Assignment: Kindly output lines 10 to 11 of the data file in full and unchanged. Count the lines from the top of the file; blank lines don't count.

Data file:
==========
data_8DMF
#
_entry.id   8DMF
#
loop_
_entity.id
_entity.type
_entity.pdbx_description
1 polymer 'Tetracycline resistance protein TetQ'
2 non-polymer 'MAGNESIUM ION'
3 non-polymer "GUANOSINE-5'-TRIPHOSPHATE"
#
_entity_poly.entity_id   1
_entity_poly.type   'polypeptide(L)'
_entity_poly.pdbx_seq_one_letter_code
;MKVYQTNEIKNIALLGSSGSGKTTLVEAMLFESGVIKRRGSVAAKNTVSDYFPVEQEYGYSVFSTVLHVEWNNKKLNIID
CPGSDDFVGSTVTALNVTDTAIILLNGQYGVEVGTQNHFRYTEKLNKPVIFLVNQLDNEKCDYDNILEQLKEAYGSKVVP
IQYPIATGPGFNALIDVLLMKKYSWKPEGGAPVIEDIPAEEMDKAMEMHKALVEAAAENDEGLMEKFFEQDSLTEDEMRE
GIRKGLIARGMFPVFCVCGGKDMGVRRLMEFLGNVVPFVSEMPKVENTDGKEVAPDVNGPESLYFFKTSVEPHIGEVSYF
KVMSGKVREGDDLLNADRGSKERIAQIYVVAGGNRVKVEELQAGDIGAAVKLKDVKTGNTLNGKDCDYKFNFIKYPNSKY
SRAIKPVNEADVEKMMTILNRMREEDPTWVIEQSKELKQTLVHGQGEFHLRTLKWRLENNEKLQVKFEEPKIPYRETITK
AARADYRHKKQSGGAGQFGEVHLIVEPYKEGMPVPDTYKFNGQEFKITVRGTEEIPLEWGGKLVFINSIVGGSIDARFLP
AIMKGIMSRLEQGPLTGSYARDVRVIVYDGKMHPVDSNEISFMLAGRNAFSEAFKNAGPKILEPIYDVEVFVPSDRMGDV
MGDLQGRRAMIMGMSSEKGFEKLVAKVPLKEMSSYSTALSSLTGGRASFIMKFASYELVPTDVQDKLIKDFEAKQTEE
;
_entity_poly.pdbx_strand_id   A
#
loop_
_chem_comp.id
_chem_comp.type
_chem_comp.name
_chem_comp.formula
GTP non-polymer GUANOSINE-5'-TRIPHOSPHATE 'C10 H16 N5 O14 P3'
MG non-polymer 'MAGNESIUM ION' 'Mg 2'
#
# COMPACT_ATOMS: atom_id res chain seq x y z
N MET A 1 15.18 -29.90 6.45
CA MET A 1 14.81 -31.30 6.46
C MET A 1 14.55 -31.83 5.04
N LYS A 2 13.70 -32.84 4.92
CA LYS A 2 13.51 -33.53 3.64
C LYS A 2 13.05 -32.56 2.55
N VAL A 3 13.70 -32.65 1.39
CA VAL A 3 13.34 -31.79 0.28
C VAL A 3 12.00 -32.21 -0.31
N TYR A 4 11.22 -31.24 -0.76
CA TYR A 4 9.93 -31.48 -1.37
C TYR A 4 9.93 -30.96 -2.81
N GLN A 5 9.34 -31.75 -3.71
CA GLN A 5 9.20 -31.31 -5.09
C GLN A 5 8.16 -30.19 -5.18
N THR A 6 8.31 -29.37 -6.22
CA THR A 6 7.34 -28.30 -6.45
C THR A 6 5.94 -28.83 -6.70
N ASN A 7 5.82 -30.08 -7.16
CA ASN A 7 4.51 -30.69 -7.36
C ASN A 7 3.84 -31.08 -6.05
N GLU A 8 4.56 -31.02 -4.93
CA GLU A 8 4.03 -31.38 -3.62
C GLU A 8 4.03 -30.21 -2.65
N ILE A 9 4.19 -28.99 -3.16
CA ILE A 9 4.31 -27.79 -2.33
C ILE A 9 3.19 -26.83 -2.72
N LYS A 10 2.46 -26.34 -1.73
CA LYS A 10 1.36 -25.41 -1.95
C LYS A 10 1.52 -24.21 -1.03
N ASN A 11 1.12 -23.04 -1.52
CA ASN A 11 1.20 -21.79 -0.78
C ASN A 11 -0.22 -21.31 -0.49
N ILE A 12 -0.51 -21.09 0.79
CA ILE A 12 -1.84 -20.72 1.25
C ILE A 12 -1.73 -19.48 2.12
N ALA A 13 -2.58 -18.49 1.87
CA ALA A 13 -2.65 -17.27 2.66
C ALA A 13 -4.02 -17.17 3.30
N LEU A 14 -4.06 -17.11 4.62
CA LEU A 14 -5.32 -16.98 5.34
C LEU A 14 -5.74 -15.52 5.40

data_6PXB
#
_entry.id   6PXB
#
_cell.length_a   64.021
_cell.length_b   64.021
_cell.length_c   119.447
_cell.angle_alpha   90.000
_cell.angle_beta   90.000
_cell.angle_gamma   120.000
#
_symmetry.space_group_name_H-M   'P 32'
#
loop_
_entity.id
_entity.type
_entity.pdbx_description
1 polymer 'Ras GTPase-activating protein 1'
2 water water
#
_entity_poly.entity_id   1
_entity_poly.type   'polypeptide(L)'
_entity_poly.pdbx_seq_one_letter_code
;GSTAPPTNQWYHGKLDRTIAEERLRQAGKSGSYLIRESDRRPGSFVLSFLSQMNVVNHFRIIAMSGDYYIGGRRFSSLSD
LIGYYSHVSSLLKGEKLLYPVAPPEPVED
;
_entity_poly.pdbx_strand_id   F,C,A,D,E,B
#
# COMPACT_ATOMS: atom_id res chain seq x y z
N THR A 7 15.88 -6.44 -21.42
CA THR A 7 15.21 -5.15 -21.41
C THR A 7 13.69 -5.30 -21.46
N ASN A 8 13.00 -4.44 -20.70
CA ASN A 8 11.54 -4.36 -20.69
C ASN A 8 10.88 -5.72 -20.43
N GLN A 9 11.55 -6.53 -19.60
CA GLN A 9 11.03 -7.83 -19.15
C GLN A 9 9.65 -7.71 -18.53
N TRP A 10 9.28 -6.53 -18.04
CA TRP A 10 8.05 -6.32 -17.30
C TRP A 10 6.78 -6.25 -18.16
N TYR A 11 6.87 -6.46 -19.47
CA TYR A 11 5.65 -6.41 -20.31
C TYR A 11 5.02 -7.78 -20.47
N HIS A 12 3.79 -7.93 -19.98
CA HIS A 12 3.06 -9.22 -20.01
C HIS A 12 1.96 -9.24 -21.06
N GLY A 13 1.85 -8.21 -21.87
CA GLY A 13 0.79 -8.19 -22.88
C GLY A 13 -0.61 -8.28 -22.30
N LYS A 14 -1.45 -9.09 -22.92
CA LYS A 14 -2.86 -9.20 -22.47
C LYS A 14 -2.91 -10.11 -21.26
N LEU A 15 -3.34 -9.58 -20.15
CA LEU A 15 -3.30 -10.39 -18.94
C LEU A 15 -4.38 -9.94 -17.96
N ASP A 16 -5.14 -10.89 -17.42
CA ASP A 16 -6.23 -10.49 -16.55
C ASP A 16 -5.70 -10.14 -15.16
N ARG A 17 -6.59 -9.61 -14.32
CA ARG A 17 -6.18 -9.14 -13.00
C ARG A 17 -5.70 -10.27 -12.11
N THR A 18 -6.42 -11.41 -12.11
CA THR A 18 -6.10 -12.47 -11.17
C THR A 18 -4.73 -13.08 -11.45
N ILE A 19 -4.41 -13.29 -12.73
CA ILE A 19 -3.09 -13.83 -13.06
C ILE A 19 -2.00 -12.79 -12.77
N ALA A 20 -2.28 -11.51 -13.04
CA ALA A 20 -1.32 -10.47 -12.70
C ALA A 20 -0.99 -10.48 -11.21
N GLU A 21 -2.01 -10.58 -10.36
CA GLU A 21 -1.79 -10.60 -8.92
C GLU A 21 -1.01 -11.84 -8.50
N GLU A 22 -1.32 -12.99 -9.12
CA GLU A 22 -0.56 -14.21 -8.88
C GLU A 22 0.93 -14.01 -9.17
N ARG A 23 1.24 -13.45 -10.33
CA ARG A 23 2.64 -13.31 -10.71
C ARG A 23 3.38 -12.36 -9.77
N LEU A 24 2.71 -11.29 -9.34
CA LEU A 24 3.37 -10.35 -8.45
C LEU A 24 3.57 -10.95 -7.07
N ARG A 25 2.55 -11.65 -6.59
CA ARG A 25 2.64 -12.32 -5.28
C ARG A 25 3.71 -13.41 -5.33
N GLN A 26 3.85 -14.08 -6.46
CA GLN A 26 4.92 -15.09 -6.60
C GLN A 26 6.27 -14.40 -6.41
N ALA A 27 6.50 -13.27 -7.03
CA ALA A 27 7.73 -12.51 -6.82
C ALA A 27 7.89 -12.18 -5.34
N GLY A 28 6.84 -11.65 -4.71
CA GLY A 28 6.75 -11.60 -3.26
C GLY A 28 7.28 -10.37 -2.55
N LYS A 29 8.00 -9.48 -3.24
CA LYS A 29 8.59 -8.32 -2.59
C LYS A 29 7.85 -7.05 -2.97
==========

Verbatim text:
2 non-polymer 'MAGNESIUM ION'
3 non-polymer "GUANOSINE-5'-TRIPHOSPHATE"